The worldwide spending on Internet of Things (IoT) security will reach $1.5 billion in 2018 — a 28 percent increase from the 2017 spending of $1.2 billion, according to a Gartner forecast on Wednesday.
Global spending on IoT security is expected to reach $3.1 billion in 2021, the report, titled “Forecast: IoT Security, Worldwide, 2018”, said.
Source: Internet of Things: IoT security spending to reach $1.5 billion in 2018 – Gartner : The Economic Times
The Internet of Things sees everyday objects being connected to the internet, allowing them either to be controlled remotely, or to collect and share data and communicate without a human being involved. IoT in the workplace can involve a variety of hardware and technologies such as smart devices, robots, and artificial intelligence to improve efficiency and create new business opportunities.
Optimising the smart office: A marriage of technology and people
Can a smart office make your team more productive too?
Source: IoT in the office: Everything you need to know about the Internet of Things in the workplace | ZDNet
It’s a little like hiring a doorman without ever doing a criminal reference check or getting a certificate of conduct: you might be getting more than you bargain for.
Last week, a conference in London was told that bringing the smallest kind of technology from the internet of things could bring with it a world of hurt.
First, about the internet of things. That’s the term given to everyday devices that are hooked up to the internet to stream information — and there are a lot of things that do just that. Household appliances, electronic monitoring systems, remote-activation thermostats, computer modems and even home-assistance devices like Amazon’s Alexa and Echo technology: it’s a list that keeps growing in the quest to do every single thing without ever having to lift your butt out of your personalized dent in the couch. (I’m troubled enough that, whenever the internet is on the fritz, a technician with the cable company can finger his way with no trouble into the modem inside our house. And I mentioned my personal concerns a few weeks ago about having an open microphone, like Alexa or Ask Siri, turned on full time in someone’s house.)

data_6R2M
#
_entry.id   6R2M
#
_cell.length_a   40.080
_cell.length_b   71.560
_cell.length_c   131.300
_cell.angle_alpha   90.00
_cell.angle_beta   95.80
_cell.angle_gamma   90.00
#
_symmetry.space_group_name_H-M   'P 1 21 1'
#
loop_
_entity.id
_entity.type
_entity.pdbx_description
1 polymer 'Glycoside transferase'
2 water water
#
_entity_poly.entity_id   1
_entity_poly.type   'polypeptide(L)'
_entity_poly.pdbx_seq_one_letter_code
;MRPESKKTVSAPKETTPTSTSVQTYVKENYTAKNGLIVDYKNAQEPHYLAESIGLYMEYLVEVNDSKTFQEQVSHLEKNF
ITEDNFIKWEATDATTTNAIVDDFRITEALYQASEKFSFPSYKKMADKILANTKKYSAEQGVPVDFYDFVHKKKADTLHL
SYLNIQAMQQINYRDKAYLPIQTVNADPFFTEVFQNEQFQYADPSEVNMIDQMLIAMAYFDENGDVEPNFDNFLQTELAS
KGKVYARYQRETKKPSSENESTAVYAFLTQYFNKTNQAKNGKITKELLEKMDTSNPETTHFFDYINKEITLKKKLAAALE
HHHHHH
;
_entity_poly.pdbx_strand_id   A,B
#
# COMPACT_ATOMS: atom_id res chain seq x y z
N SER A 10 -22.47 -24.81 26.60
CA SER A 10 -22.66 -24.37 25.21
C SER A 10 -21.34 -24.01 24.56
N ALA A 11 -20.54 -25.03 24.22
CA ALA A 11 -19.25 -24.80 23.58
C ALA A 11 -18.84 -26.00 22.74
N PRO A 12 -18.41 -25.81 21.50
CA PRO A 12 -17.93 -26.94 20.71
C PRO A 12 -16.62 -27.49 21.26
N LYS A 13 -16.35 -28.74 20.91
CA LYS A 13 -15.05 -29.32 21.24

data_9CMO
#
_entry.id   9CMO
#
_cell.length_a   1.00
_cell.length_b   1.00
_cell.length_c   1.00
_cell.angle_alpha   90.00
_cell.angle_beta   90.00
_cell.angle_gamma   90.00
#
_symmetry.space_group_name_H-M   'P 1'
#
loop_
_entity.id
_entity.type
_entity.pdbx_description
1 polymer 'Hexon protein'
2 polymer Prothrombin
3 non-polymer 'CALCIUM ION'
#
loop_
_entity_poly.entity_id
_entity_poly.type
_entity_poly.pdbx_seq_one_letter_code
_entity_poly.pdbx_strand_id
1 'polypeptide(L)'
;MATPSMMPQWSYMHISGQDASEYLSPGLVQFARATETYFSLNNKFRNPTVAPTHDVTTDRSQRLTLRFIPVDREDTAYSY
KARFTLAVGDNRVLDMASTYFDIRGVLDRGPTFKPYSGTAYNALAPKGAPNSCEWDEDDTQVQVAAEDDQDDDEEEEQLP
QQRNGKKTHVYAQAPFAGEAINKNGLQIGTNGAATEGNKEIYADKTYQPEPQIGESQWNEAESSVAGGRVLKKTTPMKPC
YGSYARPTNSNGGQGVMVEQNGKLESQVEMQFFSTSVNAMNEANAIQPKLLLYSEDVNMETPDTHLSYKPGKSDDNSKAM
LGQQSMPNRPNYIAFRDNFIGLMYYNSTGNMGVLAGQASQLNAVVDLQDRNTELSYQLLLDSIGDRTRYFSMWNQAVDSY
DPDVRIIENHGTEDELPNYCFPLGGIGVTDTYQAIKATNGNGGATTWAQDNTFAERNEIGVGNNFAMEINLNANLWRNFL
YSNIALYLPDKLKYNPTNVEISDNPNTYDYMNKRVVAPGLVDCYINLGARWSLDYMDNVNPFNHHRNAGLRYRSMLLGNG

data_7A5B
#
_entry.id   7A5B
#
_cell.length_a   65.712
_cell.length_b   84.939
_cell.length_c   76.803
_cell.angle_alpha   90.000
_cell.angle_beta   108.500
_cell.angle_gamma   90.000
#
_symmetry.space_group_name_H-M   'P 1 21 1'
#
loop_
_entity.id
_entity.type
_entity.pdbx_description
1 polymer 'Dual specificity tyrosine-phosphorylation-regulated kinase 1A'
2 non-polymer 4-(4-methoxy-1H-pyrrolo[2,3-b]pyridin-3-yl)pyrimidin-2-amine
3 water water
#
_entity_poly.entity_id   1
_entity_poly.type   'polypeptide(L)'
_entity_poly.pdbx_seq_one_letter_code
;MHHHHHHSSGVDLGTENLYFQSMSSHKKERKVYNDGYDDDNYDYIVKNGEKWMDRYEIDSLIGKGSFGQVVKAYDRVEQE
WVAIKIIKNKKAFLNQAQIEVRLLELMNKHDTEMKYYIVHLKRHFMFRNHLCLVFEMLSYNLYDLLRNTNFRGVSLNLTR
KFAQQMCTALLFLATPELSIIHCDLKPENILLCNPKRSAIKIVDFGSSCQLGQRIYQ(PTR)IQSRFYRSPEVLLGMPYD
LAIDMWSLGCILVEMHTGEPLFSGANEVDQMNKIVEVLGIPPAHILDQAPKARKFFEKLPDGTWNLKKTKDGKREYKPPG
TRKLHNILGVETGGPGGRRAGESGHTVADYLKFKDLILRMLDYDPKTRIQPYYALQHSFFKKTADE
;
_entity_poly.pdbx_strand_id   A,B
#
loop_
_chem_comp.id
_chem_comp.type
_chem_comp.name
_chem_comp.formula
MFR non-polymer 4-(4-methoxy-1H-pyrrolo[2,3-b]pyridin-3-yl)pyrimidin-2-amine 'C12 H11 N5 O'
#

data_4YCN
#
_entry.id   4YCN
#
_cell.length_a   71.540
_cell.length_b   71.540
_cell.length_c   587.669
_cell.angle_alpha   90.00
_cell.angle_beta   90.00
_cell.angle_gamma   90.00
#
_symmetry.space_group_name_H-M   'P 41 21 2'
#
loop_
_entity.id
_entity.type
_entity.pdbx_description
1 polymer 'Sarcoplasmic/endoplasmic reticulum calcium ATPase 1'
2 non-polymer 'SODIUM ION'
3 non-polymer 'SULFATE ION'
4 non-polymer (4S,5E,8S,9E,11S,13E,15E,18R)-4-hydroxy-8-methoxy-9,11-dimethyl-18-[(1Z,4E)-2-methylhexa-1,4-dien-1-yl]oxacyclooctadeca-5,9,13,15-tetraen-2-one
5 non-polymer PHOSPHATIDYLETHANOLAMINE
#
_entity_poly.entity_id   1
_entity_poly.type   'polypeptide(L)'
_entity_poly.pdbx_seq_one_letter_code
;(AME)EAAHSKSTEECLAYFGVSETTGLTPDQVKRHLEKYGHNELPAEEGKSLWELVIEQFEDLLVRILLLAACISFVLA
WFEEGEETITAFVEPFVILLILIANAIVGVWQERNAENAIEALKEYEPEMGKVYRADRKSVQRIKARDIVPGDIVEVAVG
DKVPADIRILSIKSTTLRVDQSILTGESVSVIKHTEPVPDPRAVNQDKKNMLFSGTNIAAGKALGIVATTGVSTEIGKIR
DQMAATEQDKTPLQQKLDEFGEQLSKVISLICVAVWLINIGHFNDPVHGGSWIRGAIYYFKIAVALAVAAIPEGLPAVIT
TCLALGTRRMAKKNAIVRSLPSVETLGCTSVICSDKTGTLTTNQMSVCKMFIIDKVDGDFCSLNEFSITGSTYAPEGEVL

Source: Russell Wangersky: Convenience vs. security in the internet of things | The Beacon
In my 2018 predictions article, I made some bold claims about what I thought would happen in the IoT and autonomous vehicle marketplace (Tim Cooks Retires, Apple buys Tesla and Musk takes the reigns). Since then, I have had the opportunity to interact with dozens of companies that are moving the IoT ecosystem from prototype to production. Below are several vendors in the IoT landscape that are leading the industry within their respective lanes.
Source: Leaders Emerge As The Industrial Internet Of Things Ecosystem Takes Shape | Forbes
For how many years now have federal CIOs and IT managers heard the bromide “security must be baked in, not bolted on?” It is one of those phrases that gets repeated so often that it’s lost its meaning, but the fact that it’s still considered wisdom today is itself meaningful.
The uncomfortable reality of cybersecurity is that it remains our nation’s biggest technology challenge. Despite high-profile security breaches that have embarrassed agencies and corporations, keeping up with vulnerabilities and staying ahead of hackers from both a technology and user education standpoint isn’t easy. This task is further complicated by the prevalence of siloed legacy technology, which drains agency budgets and limits their ability to make the most of mobile technologies. On average, agencies spend about 75 percent of their IT budgets operating and maintaining existing systems, leaving little opportunity to modernize, according to the Government Accountability Office.
Source: Security for the exploding Internet of Things ecosystem | FCW
The industrial internet of things market is exploding. As a matter of fact, Gartner predicts it’s on pace to reach $80 billion by the end of 2017. Much of this growth is fueled by the promise of what IoT can ultimately deliver with the integration of machine learning and AI technology. And the progress toward this end goal can be seen all around; businesses everywhere are using IoT platforms to gather key equipment data, analyze it and automate the delivery of that logic back to edge devices in a self-servicing and self-maintaining technology ecosystem. This level of automation has many in the industry warning that machines will rise up, though, or as Elon Musk put it, “that building a general AI will summon the devil.”
Source: Three ways humans power the industrial internet of things | IoT Agenda